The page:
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Harley-Davidson Agrees To Pay $12 Million Fine For Sale Of Aftermarket Defeat Devices

As a result of its sale of aftermarket defeat devices to improve performance, and the increased emissions that accompanied the use of these “super tuners,” Harley-Davidson has agreed to pay a $12 million civil fine, the US Justice Department has revealed.

Harley Davidson

The agreed-upon settlement brings to a resolution the US Environmental Protection Agency’s complaints concerning the sale of around 340,000 of the aforementioned “super tuners” since 2008 — which allowed the company’s motorcycles to pollute the air at higher levels than they were certified to do.

While the settlement won’t see the company admit liability, it will see the company cease to sell such products, and to buy back and destroy all of the relevant inventory at brand dealerships.

Interestingly, the settlement also stipulates that Harley-Davidson must deny warranty claims if owners continue using these super tuners. An EPA spokesperson elaborated on this somewhat, noting that while the dealers themselves weren’t yet part of the action, “if they are tampering or selling defeat devices on their own, then they could be investigated independently in the future.”

A further stipulation entails that the company spend $3 million on an unrelated air pollution reduction project, according to the US Justice Department.

A company statement denied culpability, arguing that the super tuners were intended for use only in “competition” rather than everyday travel. The statement noted though that the settlement represented “a good faith compromise with the EPA on areas of law we interpret differently, particularly EPA’s assertion that it is illegal for anyone to modify a certified vehicle even if it will be used solely for off-road/closed-course competition.”

Following the company statement, an EPA spokesperson was quoted as saying that “the vast majority” of the super tuners were used on public roads, rather than just in “competition.”

Reuters provides more, revealing that, “according to the government, the sale of such ‘defeat devices’ violates the federal Clean Air Act. Harley was also accused of selling more than 12,600 motorcycles that were not covered by an EPA certification governing clean air compliance. … EPA said the modified settings increase power and performance, but also increase the motorcycles’ emissions of hydrocarbons and nitrogen oxides.”

Continuing: “Harley must obtain a certification from the California Air Resources Board for any tuners it sells in the United States in the future. For any super tuners that Harley-Davidson sells outside the United States in the future, it must label them as not for use in the United States.”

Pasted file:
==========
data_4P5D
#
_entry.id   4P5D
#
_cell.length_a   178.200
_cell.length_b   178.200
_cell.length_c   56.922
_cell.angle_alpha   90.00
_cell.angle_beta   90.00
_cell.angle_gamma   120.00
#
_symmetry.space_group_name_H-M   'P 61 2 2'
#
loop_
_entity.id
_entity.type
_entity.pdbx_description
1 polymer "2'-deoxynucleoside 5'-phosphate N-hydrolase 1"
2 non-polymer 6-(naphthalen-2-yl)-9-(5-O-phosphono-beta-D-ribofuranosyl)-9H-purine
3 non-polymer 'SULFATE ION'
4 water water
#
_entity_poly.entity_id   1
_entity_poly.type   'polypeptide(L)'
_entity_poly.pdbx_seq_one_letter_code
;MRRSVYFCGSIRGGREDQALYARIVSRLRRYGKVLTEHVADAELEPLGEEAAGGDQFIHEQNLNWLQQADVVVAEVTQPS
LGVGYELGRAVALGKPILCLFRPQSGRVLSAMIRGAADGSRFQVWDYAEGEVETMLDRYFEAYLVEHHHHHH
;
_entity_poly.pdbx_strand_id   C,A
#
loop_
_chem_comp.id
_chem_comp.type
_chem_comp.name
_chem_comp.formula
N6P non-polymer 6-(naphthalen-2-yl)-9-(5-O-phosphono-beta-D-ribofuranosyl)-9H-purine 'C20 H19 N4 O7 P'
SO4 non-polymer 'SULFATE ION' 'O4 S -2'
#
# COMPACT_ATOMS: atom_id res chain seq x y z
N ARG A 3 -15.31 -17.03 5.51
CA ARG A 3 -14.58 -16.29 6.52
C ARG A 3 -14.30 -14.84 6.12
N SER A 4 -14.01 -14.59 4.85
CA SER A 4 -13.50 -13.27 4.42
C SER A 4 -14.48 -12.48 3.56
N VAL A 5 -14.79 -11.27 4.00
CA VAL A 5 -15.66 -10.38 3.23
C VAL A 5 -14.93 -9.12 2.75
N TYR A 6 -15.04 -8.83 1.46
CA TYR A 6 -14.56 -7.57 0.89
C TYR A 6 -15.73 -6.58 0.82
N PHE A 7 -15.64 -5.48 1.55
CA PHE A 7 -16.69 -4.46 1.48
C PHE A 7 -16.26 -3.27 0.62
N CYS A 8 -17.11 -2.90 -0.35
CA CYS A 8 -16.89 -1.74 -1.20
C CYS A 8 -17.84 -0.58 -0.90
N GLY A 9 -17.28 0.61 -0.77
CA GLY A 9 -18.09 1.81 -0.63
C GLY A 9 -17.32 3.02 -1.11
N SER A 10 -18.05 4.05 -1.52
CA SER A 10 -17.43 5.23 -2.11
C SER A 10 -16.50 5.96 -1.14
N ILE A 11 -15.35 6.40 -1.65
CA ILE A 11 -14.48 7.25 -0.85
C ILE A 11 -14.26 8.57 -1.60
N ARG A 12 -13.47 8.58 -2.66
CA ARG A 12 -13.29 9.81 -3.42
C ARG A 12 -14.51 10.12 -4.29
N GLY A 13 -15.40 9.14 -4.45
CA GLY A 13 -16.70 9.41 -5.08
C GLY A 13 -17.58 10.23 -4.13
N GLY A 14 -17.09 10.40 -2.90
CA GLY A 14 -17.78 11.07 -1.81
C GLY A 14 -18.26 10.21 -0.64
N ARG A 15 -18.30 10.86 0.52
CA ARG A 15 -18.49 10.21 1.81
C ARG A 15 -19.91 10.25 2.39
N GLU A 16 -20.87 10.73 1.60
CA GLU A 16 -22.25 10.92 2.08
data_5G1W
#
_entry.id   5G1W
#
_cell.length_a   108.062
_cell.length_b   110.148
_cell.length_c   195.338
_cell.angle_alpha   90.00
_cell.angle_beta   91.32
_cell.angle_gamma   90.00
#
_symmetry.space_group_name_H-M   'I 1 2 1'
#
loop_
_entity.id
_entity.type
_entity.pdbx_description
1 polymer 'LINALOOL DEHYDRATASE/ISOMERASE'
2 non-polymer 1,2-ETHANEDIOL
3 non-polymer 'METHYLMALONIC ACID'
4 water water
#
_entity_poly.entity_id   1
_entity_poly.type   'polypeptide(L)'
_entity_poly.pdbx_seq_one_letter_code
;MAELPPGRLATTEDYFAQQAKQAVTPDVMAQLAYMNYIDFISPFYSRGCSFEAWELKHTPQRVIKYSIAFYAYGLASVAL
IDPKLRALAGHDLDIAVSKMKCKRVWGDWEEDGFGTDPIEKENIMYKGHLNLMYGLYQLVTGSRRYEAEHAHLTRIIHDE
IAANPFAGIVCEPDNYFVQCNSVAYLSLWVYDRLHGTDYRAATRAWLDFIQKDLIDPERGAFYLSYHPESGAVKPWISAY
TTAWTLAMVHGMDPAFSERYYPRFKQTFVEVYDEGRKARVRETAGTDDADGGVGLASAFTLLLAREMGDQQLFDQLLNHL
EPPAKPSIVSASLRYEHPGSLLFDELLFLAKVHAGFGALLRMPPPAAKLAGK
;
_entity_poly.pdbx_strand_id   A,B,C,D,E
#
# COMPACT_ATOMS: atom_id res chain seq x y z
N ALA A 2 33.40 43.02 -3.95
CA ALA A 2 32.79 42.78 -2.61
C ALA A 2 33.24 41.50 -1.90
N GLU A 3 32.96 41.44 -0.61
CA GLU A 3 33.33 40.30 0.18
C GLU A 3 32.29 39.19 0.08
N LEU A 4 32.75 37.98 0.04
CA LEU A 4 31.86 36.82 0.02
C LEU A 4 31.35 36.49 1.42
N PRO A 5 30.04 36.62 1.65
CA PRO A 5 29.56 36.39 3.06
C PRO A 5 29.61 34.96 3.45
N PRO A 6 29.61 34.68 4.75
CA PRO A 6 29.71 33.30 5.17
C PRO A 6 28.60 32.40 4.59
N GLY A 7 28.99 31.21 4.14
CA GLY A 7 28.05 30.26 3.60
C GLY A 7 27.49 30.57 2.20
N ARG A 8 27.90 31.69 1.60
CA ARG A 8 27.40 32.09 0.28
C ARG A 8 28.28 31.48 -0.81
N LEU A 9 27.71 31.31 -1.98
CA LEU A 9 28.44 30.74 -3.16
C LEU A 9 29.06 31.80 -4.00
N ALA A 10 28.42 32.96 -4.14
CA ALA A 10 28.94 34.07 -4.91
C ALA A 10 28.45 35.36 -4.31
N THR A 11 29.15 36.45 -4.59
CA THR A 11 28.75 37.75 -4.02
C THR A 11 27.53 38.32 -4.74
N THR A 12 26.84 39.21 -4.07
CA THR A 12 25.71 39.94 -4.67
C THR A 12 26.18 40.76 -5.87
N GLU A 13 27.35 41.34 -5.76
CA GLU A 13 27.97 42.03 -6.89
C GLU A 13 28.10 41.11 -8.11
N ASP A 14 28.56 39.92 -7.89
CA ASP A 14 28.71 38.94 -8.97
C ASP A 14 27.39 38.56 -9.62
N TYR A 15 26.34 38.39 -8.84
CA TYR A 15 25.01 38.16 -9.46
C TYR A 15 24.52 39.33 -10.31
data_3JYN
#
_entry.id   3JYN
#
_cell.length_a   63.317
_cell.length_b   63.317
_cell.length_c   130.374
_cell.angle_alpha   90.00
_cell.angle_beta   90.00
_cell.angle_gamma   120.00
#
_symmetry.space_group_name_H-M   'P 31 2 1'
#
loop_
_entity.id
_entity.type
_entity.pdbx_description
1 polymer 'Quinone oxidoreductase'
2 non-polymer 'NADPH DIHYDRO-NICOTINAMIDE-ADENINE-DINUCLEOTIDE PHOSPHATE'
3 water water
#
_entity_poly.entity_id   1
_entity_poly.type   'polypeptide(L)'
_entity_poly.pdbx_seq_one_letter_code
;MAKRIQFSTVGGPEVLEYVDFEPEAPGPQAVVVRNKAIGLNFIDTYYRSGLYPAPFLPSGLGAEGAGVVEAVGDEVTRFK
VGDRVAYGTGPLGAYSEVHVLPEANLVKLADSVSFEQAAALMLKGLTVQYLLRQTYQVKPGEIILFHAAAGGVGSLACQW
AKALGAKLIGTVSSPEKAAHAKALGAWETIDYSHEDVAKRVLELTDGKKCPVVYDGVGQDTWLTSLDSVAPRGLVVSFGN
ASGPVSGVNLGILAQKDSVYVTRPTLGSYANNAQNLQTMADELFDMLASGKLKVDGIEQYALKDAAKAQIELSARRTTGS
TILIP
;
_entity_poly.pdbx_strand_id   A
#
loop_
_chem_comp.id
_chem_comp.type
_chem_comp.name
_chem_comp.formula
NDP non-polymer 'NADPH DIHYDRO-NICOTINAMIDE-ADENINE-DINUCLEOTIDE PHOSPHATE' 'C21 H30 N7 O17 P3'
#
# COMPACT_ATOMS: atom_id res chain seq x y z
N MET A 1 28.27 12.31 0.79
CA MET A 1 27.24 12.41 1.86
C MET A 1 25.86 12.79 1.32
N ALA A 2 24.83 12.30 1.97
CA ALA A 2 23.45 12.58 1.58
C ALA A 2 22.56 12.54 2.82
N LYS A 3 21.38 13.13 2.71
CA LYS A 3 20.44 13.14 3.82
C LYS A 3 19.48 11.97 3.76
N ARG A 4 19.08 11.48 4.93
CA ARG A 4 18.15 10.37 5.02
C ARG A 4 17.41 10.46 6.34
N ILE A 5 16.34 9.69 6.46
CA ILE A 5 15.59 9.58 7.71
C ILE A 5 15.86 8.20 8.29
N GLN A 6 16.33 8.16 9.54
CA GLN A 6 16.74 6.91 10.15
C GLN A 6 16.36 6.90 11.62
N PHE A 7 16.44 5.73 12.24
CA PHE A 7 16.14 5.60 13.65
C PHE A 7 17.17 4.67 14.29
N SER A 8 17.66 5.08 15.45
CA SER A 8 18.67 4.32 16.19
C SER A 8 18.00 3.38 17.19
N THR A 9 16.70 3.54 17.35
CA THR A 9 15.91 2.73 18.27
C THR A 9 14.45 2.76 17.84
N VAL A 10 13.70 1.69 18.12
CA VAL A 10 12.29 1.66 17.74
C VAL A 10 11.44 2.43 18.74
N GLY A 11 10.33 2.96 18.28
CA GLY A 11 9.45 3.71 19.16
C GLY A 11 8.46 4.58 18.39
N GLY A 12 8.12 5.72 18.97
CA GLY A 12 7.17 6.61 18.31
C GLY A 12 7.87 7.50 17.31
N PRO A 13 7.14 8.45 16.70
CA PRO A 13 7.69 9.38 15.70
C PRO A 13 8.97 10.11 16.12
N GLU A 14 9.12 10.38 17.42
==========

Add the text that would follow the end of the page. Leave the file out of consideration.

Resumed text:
The head of the US Justice Department’s environmental and natural resources division, John Cruden, commented: “Given Harley-Davidson’s prominence in the industry, this is a very significant step toward our goal of stopping the sale of illegal after-market defeat devices that cause harmful pollution on our roads and in our communities.”

While the fine in this case is fairly small, the general circumstances match those of the ongoing Volkswagen diesel emissions cheating scandal, and to a lesser degree those of the ongoing Mitsubishi fuel economy fraud scandal.

Speaking for myself here, it’s nice to see some of these sorts of companies get taken to task for some of their shadier practices. And also that highly harmful particulate and nitrogen oxides vehicle emissions will be curtailed somewhat in the future.

Image via Harley-Davidson

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Written By

James Ayre's background is predominantly in geopolitics and history, but he has an obsessive interest in pretty much everything. After an early life spent in the Imperial Free City of Dortmund, James followed the river Ruhr to Cofbuokheim, where he attended the University of Astnide. And where he also briefly considered entering the coal mining business. He currently writes for a living, on a broad variety of subjects, ranging from science, to politics, to military history, to renewable energy.


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